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Re: GPL scripts with a GPL-incompatible interpreter

On Sat, Dec 14, 2002 at 02:37:26AM -0500, Anthony DeRobertis wrote:
> Section 2 says you have the option of changing that source code, and
> then distributing that changed code as in section one (i.e., in source
> form), so long as you note your changes, license under the GPL, and some
> stuff about what the program must display when it starts up.

This seems inconsistent.  You deduce that section 2 is really talking only
about source code, because it says "under the terms of section 1".
But when section 3 says "under the terms of section 1 and 2", you interpret
that as meaning that non-source works can be distributed under those terms.

I think that section 2 extends the permissions of section 1 to "a work
based on the Program".  It places no limit on the kind of work.
To interpret it otherwise, you'd have to explain why section 1's
"source code" requirement remains, even though "verbatim" is overridden.

> Section 3 says you can also distribute binaries, given that you mark all
> your changes, etc. (the terms of section 2), include source code with
> the relevant notices (the terms of section 1), and, in addition do one
> of the famous three things [machine readable with it, 3yr offer from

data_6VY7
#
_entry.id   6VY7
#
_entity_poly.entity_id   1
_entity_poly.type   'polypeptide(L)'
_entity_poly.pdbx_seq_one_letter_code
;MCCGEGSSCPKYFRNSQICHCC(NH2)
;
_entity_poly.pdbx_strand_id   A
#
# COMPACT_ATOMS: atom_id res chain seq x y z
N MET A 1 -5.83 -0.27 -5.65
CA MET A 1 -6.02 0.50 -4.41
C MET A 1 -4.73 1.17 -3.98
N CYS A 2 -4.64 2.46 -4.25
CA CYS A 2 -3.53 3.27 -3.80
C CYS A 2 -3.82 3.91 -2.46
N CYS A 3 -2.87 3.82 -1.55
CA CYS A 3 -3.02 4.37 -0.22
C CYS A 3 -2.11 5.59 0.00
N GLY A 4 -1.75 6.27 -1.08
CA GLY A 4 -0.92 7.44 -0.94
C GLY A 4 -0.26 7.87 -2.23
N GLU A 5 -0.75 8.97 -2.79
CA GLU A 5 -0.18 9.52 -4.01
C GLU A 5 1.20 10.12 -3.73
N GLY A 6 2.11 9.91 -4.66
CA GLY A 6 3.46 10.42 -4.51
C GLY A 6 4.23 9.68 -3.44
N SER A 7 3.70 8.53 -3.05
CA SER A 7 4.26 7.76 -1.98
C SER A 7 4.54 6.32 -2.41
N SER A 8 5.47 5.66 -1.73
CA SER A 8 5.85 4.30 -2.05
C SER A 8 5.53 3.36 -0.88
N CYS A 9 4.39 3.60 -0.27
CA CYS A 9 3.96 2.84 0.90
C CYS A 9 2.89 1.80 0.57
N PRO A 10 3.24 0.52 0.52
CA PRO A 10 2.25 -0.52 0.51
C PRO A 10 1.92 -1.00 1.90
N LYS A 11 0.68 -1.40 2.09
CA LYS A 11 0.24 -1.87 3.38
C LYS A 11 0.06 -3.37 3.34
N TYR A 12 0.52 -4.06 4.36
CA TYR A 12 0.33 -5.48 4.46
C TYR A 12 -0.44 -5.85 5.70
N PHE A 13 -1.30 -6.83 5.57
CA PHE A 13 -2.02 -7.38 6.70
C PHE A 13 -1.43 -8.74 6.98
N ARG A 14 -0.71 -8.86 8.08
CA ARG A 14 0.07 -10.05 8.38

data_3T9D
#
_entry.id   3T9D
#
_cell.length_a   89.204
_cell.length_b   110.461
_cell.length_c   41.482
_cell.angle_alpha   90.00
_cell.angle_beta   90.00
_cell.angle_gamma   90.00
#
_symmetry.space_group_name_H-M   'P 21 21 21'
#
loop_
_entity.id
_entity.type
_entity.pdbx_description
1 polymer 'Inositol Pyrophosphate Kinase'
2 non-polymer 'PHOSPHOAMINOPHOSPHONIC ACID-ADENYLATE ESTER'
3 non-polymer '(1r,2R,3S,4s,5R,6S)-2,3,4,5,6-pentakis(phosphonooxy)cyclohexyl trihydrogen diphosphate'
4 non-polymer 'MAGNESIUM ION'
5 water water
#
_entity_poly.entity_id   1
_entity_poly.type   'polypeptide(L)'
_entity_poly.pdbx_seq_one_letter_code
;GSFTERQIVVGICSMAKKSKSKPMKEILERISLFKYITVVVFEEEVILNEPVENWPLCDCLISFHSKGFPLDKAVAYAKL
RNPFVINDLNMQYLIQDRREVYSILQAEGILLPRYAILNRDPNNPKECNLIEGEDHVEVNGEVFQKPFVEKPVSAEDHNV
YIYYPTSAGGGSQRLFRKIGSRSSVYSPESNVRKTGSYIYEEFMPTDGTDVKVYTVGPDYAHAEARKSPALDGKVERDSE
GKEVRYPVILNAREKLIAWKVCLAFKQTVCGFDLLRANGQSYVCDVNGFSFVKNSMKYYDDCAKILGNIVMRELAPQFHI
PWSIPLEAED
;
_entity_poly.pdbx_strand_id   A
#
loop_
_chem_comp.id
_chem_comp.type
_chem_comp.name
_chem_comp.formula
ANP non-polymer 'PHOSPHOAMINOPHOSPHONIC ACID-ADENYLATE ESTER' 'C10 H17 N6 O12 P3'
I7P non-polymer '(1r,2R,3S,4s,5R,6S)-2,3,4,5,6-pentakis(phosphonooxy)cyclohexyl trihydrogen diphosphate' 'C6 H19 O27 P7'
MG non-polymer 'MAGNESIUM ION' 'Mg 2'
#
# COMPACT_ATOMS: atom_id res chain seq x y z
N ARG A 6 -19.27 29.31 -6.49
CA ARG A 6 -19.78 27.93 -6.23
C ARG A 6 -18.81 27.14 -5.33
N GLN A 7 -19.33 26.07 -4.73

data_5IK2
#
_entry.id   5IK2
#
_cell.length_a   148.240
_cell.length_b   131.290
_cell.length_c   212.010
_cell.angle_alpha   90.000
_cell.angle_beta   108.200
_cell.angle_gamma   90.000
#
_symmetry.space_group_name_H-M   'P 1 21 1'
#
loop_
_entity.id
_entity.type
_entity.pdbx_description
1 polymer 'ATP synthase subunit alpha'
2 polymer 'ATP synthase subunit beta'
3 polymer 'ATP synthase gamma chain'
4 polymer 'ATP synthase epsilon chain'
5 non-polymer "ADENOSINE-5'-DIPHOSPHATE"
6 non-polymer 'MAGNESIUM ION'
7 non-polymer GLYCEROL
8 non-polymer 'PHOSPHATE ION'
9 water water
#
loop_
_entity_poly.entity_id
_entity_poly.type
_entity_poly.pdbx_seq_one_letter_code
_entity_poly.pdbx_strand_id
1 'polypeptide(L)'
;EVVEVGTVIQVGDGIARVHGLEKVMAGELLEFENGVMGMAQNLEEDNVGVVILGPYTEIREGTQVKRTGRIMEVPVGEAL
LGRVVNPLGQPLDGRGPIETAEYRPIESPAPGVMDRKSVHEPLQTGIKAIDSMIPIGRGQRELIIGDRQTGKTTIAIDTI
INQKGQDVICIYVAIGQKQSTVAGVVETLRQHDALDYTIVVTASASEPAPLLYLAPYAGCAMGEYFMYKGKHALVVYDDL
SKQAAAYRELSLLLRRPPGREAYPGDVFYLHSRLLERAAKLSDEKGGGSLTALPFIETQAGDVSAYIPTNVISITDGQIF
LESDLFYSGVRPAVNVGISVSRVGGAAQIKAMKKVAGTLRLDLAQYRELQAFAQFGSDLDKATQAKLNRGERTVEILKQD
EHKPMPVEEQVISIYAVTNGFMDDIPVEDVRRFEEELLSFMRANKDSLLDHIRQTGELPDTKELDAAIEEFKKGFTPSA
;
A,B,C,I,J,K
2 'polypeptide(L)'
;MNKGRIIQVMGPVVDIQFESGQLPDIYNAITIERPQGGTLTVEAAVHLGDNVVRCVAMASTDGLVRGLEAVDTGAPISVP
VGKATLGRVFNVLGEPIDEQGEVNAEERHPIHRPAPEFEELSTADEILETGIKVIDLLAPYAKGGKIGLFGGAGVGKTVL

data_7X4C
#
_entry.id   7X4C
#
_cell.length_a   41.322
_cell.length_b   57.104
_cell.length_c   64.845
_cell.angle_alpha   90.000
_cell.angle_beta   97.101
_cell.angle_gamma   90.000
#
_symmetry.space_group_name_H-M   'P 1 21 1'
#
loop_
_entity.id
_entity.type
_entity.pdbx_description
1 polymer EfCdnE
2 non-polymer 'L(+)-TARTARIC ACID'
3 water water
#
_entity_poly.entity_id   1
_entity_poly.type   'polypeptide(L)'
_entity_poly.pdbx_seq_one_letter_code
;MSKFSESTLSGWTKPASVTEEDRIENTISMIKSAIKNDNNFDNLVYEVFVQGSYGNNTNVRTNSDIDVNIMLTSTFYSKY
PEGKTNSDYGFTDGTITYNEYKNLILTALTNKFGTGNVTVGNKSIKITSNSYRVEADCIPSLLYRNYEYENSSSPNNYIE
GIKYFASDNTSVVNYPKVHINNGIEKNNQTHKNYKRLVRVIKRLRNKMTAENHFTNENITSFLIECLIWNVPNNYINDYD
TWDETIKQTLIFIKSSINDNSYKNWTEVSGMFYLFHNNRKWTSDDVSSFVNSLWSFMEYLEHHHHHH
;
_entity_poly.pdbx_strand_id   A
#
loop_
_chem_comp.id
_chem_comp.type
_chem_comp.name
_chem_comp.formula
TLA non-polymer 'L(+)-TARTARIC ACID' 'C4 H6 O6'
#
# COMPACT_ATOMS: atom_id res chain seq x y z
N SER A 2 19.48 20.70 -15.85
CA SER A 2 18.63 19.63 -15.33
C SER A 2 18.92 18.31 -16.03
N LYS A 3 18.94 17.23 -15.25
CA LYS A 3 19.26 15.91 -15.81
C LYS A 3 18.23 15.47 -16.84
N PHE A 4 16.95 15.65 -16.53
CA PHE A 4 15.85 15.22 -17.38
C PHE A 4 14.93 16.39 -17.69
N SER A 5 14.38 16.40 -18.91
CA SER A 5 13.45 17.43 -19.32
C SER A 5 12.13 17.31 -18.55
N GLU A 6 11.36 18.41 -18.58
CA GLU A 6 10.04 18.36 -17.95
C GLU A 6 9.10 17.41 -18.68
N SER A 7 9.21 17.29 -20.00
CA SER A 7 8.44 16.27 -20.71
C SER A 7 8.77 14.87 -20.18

> you, 3yr offer from someone else].

You mean, mark all the changes in the binary files?  I never thought of that,
but it does indeed say that.  What happens if the binary file format has
no provision for prominent notices?

> > I read section 3 as being an additional restriction on modifications
> > that are also "object code or executable form".  The open question is
> > then whether an executable script is in "executable form".
> It truly does not matter if an executable script can be called "object
> code" or "executable form." Notice that section three says "You may",
> not "If you distribute ... executable form..."
> If some part of the license has already given me permission to
> distribute, there is no reason I would use section 3's permission to
> redistribute. The section that already gave permission is section 2,
> because a script is source code.

Well, it also says "provided that" and imposes restrictions in addition
to sections 1 and 2, without offering additional permissions.  So with
this reasoning I don't see why anyone would ever need section 3.
(The exception in the definition of "source code" only relaxes part of
the additional requirement to accompany it with source code; it doesn't
help if you are unable to distribute "the Program in executable form"
"under the terms of Sections 1 and 2" in the first place.)

> This doesn't open any holes in the GPL; only section 3 give me
> permission to distribute stuff that isn't source code. So your embedded
> system would either have to run completely off source code(!) or follow
> section 3.

It's clear that our basic disagreement is here.  I see nothing in
section 2 that would limit it only to source code.

Hmm, maybe I'm misinterpreting "under the terms of".  Does the GPL
mean that these terms should be _extended_ to recipients, rather than
that they are _imposed_ on the distributor?  I.e. if you use section 2,
then you must follow section 2 when preparing the modified work, and
recipients get redistribution rights as specified in section 1.  That
would explain why section 2 needs to explicitly state 2b.

Richard Braakman

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